Overclocking

I don’t want to take too much time addressing overclocking as that was covered in our Ryzen 9 3900X using this motherboard. I’ll try and keep this to specifics regarding the MSI MEG X570 motherboard specifically, rather than rehashing what the processor can or cannot do. The system never failed to POST, no matter what I did with it. I never had to experience a recovery or the watchdog feature. The motherboard offers a vast array of overclocking and tuning options within the UEFI. The amount of settings compared to any X470 motherboard I’ve worked on is almost overwhelming. The motherboard behaves very well whether you are overclocking in the BIOS or through Ryzen Master.

As I said earlier, the voltage hardware is more than capable of handling virtually anything that can be done with Ryzen silicon from an overclocking standpoint. It is as solid as it gets on that front. In two articles now we’ve talked about boost clocks and I don’t want to rehash that here. I will just say that we had experienced the issues on the older v1.1 and v1.2 BIOS revisions. On v1.3 with AGESA 1.0.0.3 patch AB, the issue was resolved.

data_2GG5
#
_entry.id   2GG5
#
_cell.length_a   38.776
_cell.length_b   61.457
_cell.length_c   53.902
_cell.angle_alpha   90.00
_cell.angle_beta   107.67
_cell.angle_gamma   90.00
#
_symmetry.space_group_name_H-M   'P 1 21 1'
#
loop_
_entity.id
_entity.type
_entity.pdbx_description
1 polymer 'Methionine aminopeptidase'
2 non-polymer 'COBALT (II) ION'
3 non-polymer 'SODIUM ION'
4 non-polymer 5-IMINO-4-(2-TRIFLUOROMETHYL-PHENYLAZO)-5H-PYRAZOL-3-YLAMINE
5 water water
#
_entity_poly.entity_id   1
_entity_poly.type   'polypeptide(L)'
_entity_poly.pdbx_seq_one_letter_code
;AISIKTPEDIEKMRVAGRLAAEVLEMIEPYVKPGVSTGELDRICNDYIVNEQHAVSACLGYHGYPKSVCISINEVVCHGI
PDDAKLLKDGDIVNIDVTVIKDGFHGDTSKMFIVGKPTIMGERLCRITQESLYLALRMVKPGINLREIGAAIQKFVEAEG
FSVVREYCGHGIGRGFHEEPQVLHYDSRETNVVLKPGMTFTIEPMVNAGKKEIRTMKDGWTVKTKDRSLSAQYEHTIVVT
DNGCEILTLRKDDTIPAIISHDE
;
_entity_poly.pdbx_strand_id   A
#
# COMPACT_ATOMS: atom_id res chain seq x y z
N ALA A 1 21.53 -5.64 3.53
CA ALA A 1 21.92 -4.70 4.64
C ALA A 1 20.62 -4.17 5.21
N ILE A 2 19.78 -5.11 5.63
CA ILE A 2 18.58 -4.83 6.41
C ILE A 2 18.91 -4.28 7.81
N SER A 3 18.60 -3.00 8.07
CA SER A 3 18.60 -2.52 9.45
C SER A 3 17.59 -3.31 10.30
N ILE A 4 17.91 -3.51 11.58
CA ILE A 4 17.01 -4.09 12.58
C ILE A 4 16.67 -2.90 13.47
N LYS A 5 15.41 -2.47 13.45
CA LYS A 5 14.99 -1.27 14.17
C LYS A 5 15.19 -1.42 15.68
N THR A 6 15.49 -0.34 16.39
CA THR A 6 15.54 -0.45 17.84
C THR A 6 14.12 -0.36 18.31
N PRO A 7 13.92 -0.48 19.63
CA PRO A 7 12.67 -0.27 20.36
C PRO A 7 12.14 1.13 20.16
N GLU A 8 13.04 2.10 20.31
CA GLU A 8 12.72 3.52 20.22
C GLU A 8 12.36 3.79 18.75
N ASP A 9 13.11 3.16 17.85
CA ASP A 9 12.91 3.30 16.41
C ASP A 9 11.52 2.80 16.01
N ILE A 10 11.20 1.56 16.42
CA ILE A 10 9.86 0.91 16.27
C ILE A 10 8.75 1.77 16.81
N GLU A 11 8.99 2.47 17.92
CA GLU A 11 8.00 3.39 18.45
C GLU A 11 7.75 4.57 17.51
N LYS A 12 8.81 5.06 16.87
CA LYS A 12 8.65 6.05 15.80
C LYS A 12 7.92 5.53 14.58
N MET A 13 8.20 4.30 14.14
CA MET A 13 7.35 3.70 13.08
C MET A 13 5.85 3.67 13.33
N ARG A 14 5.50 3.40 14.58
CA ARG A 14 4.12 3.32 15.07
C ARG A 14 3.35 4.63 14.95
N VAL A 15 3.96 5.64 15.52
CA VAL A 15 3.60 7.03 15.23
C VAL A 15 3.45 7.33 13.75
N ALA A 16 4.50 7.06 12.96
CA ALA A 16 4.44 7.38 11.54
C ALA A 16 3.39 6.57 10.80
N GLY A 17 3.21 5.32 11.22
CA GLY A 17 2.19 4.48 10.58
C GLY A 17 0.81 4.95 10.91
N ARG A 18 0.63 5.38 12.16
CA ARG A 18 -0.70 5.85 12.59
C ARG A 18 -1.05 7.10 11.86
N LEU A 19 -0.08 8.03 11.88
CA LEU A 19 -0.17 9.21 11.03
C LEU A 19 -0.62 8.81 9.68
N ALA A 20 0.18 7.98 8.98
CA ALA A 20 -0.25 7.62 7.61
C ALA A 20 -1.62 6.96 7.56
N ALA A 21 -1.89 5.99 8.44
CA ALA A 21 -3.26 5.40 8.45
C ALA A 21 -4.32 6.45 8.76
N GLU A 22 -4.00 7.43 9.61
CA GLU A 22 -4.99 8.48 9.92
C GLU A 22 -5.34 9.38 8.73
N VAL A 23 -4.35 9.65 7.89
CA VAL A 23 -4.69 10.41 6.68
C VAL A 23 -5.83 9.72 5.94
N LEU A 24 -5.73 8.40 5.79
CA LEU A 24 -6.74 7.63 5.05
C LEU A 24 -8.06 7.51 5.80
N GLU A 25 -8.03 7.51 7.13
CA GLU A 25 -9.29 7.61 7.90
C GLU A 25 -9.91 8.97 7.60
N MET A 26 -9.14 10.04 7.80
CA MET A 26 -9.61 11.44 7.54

AMD Ryzen 9 3900X @ 4.2GHz (100MHz x42) DDR4 3600MHz

At the end of the day, I was able to see the maximum boost clocks with the motherboard set up for Precision Boost 2. PBO, really doesn’t do anything. Even manually entering PPT, EDC and TDC values doesn’t help. For an all-core overclock I was able to achieve 4.3GHz easily. The system was perfectly stable and there are some good reasons to use a manual overclock if you’re doing nothing but heavily multi-threaded workloads. If you do anything that benefits from single-threaded performance, you are probably better off using PB2 rather than a manual overclock.

Memory clocking is one of the big points AMD addressed with its X570 platform and Ryzen 3000 series CPU’s. That said, there are still some limitations with the design as you add modules or raise the clock speeds past DDR4 3733MHz. I didn’t spend much time trying to overclock our test RAM. The kit we were given operates at DDR4 3600MHz speeds with reasonably low latencies. I had no trouble getting that RAM to work at full speed. I did try some G.Skill FlareX for AMD RAM I had on hand which has been my gold standard for compatibility on Ryzen systems and it didn’t’ work right. So, compatibility may still be an issue.